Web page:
Battle of Helena - Fort Curtis
The battle of Helena occurred in the summer of 1863 as Confederate forces attempted to gain control of Fort Curtis. The fort was of strategic importance given its location on the Mississippi River and the Union's strategic effort to control the river as a way of severing the Confederacy in two. Despite temporarily taking control over Battery C, the Confederates failed to secure control of the fort and ended up retreating from the Union defenders. Following Lincoln's decision to recruit black regiments for the Union, black men from Arkansas were among those who prevented the Confederacy from gaining control over this strategic area. The unit at that time was known as the Second Arkansas Colored Infantry. Today, the site is home to a reconstructed fort and numerous signs and exhibits that preserve the history of the battle and the history of the Civil War in Arkansas.
Backstory and Context
The battle of Helena was the last Confederate attempt at control of the Mississippi river. Often overlooked because it was fought the same day the Confederates at Vicksburg, Mississippi surrendered to Grant, as well as being the day after the battle of Gettysburg, the battle of Helena was one of the last major offensives in Arkansas. Fort Curtis was a major Union base for the Mississippi River, being close to Vicksburg. This led to increased interest by the Confederates to attack and take control of the area and push out the Union, and in the summer of 1863, they took their chance.
The Confederates under the leadership of Lieutenant General Theophilus Holmes planned to attack the city’s fort Curtis on July 3, 1863, gathering within just a few miles of the city. Major General Benjamin Prentiss, leader of the Federal army, knew of an incoming attack from enemies, and had his men wake early in the morning to prepare for battle. At 3:30 in the morning the attack began, with Confederates focusing on the batteries. The Confederates were shelled by the defending Union army easily, and besides capturing Battery C, their attack failed before reaching the fort. By 10:30, the Confederate army began to retreat, ending their battle on the fort. Fort Curtis never was attacked by the Confederates again, and the fort was used in capturing Little Rock in September. The fort was abandoned after the war, and the city of Helena grew to encompass it.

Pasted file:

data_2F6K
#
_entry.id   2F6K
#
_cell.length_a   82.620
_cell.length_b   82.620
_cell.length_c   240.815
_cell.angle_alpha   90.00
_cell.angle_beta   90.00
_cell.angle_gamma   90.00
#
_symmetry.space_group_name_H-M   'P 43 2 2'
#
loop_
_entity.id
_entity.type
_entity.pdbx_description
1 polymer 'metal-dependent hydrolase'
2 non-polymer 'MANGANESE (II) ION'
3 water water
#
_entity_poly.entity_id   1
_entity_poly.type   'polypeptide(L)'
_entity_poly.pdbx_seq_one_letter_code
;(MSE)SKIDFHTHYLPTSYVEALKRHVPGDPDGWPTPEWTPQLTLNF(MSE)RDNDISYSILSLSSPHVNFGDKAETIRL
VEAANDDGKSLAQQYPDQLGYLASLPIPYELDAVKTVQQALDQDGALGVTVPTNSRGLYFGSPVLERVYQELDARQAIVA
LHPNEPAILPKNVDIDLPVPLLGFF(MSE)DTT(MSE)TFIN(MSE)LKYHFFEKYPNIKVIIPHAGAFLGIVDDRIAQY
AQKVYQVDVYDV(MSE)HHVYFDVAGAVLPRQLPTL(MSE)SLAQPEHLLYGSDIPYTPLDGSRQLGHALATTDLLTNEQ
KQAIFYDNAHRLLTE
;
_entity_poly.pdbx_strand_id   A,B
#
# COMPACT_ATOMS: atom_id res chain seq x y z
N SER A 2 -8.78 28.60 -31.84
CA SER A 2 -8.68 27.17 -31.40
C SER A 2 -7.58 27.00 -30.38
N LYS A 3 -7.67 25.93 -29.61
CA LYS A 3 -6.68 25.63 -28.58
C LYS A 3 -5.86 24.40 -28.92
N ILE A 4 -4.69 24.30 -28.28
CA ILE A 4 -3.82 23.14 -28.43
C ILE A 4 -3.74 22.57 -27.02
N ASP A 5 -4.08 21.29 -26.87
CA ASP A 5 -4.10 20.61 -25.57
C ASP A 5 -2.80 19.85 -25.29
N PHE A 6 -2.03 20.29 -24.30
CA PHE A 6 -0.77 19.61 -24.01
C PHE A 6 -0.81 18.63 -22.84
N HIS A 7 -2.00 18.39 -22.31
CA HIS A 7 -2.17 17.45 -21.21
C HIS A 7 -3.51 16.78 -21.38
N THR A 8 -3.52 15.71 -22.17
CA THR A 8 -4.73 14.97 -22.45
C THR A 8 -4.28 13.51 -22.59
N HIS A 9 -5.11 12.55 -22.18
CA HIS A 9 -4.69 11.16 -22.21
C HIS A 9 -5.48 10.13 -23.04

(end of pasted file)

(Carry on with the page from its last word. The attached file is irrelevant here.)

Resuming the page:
The Second Arkansas Colored Infantry defended the Union position. The regiment consisted of former slaves and they held the extreme left of the Union line, suffering only five wounded during the entirety of the battle. These new recruits included men who had fled slavery and worked as laborers for the Union including cooks, nurses, and laborers. After Lincoln signed the Emancipation Proclamation in January, Union policy towards black enlistment changes and these men decided to fight in the army as free men. This was the start of the black soldiers fighting in Arkansas. Today, the site of the battle includes a reconstructed of Fort Curtis that is open to visitors. Now a part of the Delta Cultural Center, the site is a part of the larger Helena Civil War history, and guests can explore the military and the cultural history of the Civil War and its impact on the area. Battery C, the only Battery captured by Confederates during the battle, was reconstructed and is available for guests to visit.
- Bowman, Michael. "Completing an Incomplete History: The African American Narrative in Civil War Helena." Race, Gender & Class 22, no. 1-2 (2015): 236-47. Accessed April 1, 2020. www.jstor.org/stable/26505336.
- Taylor, Michael W. Battle of Helena, Encyclopedia of Arkansas. September 4th 2018. Accessed April 1st 2020. https://encyclopediaofarkansas.net/entries/battle-of-helena-1129/.
- Sesser, David. Fort Curtis, Encyclopedia of Arkansas. April 5th 2016. Accessed April 1st 2020. https://encyclopediaofarkansas.net/entries/fort-curtis-7681/.